oppn parties Hindu Divorce: Waiting Period Can be Waived

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  • Police stop a 12-year old girl on her way to the Sabarimala shrine
  • In Karnataka, the JD(S) indicates that it might support the BJP government if it falls short of numbers after the bypolls
  • Congress pips the BJP in local body elections in Rajasthan, winning 961 wards to the BJPs 737
  • After Airtel and Vodafone-Idea, Jio also indicates that tariffs will be raised from December
  • Sources in Shiv Sena say that they might revive the alliance with the BJP if it offers the 50:50 deal
  • A miffed Sanjay Rout of the Shiv Sena says that it will take "100 births" to understand Sharad Pawar
  • Mobile operators Vodafone-Idea and Airtel decide to raise tariffs from next month
  • Sharad Pawar meets Sonia Gandhi and says more time needed for government formation in Maharashtra
  • Justice S A Bobde sworn in as the 47th Chief Justice of India
  • Supreme Court holds hotels liable for theft of vehicle from their parking area if parked by valet, says "owner's risk" clause is not a shield from such liability
  • Finance Minister says she is receiving feedback from many sectors that recovery is happening as there is lower stress
  • Sabarimala temple opens, but police bar the entry of women below 50 years
  • Finance Minister Nirmala Sitharaman says Air India and BPCL to be sold off by March
  • Media person Rajat Sharma resigns as DDCA president
  • Shiv Sena, NCP and Congress postpone meeting the governor of Maharashtra
Two Muslim litigants in Ayodhya refuse to accept the Supreme Court order, say review petition might be filed
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Hindu Divorce: Waiting Period Can be Waived

By Sunil Garodia

About the Author

Sunil Garodia Editor-in-Chief of indiacommentary.com. Current Affairs analyst and political commentator. Writes for a number of publications.
The Supreme Court has said that the mandatory waiting period of 6 months for divorce by mutual consent under the Hindu Marriage Act can be waived off under certain circumstances. The court has elaborated that the purpose of the waiting period was to try for reconciliation between the spouses. But if the respective parties have irreconcilable differences, as evinced by the facts of the case, then there is no point in prolonging the proceedings and wasting time. If circumstances demand, a divorce by mutual consent can be granted within a week.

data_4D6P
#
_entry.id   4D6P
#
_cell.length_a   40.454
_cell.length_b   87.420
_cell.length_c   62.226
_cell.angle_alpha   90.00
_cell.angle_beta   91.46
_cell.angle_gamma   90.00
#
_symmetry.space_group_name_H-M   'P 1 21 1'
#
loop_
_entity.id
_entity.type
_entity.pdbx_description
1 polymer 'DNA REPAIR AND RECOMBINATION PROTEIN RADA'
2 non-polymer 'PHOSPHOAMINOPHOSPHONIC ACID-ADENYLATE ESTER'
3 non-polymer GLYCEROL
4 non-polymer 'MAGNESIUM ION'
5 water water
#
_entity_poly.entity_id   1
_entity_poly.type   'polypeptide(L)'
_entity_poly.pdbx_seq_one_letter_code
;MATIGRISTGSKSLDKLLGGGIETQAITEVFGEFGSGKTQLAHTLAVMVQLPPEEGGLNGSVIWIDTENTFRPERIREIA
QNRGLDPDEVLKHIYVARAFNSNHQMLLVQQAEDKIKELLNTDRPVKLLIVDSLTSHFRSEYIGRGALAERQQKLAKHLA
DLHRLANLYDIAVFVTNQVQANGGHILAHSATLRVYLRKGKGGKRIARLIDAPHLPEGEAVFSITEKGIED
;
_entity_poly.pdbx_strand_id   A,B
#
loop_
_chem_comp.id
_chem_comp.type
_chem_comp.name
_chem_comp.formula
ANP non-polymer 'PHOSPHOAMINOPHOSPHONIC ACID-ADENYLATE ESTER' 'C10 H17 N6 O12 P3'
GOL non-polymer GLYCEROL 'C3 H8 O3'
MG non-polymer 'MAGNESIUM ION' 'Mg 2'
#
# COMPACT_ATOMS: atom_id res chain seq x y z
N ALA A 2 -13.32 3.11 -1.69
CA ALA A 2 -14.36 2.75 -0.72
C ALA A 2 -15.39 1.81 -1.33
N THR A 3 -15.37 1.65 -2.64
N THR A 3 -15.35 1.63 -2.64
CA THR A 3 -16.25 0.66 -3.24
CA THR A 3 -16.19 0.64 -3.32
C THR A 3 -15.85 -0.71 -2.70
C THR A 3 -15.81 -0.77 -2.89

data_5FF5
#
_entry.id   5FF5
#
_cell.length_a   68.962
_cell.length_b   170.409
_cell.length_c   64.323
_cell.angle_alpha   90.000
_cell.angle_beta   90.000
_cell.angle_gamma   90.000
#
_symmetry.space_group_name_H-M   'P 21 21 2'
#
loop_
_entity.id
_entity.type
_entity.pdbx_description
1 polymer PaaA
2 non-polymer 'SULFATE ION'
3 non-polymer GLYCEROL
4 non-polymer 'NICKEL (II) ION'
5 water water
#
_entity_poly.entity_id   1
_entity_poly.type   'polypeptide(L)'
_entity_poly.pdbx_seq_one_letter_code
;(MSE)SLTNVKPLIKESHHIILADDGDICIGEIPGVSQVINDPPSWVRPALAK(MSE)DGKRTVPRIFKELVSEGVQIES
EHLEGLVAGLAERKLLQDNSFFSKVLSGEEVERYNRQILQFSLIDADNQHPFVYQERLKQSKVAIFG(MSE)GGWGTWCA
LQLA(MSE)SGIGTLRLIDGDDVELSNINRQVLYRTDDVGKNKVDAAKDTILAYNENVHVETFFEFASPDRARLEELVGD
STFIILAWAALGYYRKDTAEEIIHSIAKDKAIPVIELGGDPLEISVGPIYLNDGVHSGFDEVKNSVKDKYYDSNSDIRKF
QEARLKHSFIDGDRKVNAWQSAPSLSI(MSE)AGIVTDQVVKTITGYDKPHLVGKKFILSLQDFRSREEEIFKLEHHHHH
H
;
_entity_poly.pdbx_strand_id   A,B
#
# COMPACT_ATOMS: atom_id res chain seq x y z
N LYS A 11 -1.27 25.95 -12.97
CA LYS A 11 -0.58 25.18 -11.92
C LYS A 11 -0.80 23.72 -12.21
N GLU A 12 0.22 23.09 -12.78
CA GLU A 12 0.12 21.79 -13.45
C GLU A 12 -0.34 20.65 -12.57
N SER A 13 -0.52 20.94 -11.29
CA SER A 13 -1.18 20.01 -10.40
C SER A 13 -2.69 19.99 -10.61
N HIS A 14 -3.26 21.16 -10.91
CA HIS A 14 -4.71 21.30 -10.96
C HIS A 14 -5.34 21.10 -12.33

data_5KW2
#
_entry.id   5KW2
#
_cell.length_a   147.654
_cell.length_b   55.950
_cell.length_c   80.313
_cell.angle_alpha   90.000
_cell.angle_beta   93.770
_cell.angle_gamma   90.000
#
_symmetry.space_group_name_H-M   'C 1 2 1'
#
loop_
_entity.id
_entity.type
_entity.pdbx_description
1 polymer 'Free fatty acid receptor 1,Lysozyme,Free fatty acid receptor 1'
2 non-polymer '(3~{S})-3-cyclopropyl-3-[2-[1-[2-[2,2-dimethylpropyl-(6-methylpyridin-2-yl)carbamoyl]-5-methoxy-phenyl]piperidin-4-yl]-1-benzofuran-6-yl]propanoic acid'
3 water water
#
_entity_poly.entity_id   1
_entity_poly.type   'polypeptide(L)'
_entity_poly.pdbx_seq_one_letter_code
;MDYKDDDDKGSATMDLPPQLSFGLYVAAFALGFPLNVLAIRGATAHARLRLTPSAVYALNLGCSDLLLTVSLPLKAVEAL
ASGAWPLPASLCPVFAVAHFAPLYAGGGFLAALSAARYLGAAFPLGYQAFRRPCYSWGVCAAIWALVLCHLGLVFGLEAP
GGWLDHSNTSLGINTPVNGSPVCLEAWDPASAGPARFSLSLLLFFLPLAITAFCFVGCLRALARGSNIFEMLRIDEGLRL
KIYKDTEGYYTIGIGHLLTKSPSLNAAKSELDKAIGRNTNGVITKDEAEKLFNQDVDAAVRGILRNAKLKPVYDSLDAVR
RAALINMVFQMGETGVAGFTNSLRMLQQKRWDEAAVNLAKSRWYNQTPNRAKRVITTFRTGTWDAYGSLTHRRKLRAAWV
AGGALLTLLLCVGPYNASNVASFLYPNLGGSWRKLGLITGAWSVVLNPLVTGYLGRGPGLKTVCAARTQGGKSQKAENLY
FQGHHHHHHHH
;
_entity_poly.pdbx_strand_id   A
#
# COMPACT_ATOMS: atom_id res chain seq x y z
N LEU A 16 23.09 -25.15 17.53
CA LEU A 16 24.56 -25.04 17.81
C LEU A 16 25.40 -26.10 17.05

The court specified that if the couple has been staying separately for more than a year and has already settled the issues of child guardianship and alimony, then the courts can grant them divorce by completing the formalities within a week. This is an extremely sane decision. If the couple has drifted apart, it is natural that both the families have tried to bring them back together. If that has not been possible for a period of one year, another six months mandatory waiting would be worthless.

Before this, the Supreme Court used to invoke powers granted to it under Article 142 of the constitution to dispense “complete justice” and granted divorce by mutual consent to a couple without waiting for the mandatory waiting period to be over. In the case Aditi Wadhera v Vivek Kumar Wadhera recently, the court took the view that invocation of Article 142 was justified and required to meet the ends of justice, and granted divorce to the couple after they submitted that they had resolved all pending and contentious issues amicably.

With the apex court having now said that the mandatory waiting period is no longer to be treated as sacrosanct if the above conditions are fulfilled, family courts can grant early divorce decrees, saving valuable court time without compromising on the quality of justice. This is good news for couples whose marriages have broken down irretrievably but who cannot move on due to the letter of the law that requires them to wait for a total of at least 18 months for divorce.